Archive for the ‘Tips+Tricks’ Category
After a visit to the Boston Children’s Museum last year, gallery director Jane Cush has decided to target three year olds as the organisation’s new audience. Ms Cush, who runs the Goulburn Regional Art Gallery (GRAG), believes they are the ones who feel the least inhibited in a gallery environment. Older visitors often say they feel alienated by art or do not understand what it means. By inviting young children into the gallery, it has the opportunity to interact with parents. Ms Cush tells children there are no rules in the gallery except not to trip up old ladies or touch the artwork. Often school children tell each other to be quiet in the gallery but she insists that they should feel at home and loves hearing them babble on about something they have discovered in an artwork in the gallery.
Ms Cush brought back a list of ideas on how to build a community after a two-week Museums and Galleries NSW fellowship at the children’s museum last year. Her detailed report about her experience can be found on the MGNSW website.
She arrived home feeling that GRAG needed to engage more with youth. ‘We were just paying lip service really. Now, amongst several strategies to develop audiences, we are looking at how to engage more with mothers and babies. Outreach was already set-up but now we are drilling down.’ Ms Cush said. ‘We have also beefed up the information day for teachers at the start of each semester, and every exhibition now has an interactive children’s programme.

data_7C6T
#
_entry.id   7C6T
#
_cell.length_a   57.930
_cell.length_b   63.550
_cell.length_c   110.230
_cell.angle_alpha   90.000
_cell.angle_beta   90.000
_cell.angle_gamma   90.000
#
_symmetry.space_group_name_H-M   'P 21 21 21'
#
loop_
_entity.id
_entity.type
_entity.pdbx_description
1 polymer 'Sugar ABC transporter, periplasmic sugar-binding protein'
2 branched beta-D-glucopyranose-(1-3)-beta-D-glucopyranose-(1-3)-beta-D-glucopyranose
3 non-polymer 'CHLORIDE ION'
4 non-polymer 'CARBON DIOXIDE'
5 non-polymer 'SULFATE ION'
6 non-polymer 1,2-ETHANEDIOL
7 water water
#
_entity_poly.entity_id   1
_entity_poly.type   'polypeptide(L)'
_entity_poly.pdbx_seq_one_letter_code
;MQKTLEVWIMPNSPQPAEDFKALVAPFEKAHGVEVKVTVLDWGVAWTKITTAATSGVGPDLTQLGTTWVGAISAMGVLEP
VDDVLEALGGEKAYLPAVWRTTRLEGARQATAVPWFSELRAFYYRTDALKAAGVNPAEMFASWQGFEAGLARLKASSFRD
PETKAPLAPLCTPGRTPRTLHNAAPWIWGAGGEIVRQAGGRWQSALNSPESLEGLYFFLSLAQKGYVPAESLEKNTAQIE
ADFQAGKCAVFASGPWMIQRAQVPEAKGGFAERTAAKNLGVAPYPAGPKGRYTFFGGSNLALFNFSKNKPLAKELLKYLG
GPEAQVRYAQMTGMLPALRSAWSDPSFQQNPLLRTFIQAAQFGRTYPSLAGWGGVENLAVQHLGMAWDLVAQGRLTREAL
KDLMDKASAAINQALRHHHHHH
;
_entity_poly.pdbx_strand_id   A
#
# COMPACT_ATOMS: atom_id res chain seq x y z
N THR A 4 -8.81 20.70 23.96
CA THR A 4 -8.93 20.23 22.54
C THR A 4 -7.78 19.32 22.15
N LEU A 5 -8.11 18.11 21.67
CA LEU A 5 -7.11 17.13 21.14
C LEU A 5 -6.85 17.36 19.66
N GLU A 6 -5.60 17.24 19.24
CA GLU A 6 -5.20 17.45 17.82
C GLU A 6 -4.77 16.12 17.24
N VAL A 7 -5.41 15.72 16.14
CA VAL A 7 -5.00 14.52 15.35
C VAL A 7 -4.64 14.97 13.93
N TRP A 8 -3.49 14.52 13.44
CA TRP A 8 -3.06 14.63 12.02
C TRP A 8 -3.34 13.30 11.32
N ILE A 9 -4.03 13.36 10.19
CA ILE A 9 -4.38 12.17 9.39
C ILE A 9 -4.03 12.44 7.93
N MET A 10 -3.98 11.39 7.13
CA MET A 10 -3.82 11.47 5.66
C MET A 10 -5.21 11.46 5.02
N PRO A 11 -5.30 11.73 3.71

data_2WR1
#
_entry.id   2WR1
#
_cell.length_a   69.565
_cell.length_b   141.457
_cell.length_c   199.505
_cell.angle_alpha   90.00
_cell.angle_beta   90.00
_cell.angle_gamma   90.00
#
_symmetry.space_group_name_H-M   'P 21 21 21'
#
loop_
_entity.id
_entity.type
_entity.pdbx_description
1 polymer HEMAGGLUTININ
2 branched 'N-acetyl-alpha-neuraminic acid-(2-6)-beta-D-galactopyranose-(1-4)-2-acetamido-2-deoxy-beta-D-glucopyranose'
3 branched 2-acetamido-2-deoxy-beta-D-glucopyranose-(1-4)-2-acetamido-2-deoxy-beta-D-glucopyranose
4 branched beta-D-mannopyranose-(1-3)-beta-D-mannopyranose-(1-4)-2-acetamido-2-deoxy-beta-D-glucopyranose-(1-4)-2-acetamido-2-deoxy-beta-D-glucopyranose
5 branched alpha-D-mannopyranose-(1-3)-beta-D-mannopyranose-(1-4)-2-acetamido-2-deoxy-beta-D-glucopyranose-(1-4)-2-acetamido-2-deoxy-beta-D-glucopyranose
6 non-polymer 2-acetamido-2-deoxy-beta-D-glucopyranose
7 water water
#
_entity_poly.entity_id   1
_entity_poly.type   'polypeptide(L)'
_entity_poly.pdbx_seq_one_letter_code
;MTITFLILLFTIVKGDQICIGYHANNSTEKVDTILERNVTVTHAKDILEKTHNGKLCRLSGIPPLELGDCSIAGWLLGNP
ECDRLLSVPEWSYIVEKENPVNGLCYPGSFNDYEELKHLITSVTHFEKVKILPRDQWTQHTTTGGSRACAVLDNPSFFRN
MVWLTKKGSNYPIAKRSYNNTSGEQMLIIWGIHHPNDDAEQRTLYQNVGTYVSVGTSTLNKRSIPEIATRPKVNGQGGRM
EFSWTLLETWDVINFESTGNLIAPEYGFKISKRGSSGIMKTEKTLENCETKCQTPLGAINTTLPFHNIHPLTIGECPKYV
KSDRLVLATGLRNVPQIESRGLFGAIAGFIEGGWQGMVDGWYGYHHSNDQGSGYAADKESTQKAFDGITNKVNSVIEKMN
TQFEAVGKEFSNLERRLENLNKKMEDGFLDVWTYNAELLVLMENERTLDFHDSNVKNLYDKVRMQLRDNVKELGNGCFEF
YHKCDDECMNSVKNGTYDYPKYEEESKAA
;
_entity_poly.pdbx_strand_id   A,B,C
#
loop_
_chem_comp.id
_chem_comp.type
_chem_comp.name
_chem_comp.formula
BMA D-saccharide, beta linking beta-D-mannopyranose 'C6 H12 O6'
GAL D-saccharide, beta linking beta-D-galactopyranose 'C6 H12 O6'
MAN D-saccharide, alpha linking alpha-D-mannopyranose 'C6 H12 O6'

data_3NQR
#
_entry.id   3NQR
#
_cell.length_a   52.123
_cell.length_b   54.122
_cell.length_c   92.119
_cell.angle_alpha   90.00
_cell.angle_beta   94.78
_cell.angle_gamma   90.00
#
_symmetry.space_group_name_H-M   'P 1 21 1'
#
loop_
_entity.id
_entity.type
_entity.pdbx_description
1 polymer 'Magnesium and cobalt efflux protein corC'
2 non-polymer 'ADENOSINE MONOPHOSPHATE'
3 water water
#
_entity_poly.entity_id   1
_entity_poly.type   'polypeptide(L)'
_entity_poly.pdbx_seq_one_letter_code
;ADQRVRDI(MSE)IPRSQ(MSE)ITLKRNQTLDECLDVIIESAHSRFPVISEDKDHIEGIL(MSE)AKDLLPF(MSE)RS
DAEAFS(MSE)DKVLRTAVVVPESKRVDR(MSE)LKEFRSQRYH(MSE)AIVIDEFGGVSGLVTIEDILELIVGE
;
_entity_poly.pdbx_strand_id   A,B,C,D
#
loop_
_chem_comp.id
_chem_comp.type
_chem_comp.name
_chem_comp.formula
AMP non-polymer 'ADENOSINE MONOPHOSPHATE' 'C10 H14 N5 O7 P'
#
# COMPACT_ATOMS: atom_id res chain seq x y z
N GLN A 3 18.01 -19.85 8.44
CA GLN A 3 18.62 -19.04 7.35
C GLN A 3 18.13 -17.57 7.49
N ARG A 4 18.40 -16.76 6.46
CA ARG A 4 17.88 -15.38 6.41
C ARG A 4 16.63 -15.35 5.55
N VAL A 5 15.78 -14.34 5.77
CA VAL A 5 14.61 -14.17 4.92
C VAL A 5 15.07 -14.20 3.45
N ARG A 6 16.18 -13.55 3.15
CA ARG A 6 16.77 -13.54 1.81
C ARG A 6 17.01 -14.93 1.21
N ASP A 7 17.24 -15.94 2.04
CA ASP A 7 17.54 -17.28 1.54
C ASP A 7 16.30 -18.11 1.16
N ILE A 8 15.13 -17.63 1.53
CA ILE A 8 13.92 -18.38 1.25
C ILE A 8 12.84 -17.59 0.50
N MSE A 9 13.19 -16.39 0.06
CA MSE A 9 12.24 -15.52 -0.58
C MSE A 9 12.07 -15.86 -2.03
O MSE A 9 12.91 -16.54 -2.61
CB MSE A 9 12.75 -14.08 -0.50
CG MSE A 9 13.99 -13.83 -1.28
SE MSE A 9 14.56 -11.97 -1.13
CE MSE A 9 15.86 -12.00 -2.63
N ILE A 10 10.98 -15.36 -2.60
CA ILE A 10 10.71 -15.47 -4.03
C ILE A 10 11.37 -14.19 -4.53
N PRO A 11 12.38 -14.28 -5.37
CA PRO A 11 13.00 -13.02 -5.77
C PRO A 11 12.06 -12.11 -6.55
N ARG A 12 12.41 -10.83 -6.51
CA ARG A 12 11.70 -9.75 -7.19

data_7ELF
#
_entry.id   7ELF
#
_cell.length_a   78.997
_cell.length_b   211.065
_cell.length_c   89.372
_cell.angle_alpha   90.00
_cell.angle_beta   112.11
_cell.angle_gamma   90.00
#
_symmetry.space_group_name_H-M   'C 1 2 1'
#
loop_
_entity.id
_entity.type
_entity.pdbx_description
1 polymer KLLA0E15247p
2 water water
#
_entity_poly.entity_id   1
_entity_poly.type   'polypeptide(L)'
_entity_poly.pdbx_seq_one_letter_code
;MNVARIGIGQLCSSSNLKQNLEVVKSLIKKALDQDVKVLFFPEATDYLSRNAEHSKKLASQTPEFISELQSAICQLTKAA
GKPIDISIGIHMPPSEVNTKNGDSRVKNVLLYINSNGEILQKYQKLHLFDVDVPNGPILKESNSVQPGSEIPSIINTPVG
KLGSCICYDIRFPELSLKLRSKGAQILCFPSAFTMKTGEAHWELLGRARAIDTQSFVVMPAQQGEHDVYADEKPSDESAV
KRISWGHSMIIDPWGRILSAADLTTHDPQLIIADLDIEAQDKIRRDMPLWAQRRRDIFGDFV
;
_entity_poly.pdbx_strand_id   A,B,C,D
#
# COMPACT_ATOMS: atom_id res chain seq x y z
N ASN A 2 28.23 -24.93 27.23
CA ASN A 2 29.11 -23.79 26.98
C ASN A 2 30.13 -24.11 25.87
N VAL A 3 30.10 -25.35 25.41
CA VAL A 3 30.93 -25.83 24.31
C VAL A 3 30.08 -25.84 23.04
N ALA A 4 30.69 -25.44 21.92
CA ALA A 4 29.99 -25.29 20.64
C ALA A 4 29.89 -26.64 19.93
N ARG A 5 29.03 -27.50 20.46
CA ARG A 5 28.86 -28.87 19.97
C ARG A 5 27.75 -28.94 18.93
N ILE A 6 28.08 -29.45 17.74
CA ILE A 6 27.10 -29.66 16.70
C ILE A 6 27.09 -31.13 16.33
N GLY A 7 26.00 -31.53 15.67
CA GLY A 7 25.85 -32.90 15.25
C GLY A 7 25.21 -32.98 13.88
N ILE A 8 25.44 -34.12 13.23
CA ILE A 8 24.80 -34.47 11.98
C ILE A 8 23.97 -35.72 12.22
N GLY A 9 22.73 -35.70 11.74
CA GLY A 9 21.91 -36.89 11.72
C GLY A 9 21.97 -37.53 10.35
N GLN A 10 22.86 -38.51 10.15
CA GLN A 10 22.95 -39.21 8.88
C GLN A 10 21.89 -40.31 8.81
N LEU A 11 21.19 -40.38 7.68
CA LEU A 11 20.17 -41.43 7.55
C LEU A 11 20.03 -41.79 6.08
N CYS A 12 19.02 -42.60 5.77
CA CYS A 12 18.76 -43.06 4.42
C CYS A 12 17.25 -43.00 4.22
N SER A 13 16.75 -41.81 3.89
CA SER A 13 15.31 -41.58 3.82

Boston Children’s Museum focuses on supporting marginalised or under-represented groups. It has sensitively developed programs that empower those who participate without drawing attention to the fact that they are in need. For example, the Museum runs a teen ambassador programme which mentors teen students to work with migrant families who visit the museum. The scheme invites bi-lingual teenagers to join the program – looking at the positives rather than focusing on the fact that they themselves usually come from poorer migrant families. If the students stick with the ambassador program for two years, various Boston companies sponsor them with a US$5000 scholarship to go on to college. There is no dedicated children’s museum in Australia but many of Boston’s initiatives can be applied to institutions offering edu-tainment.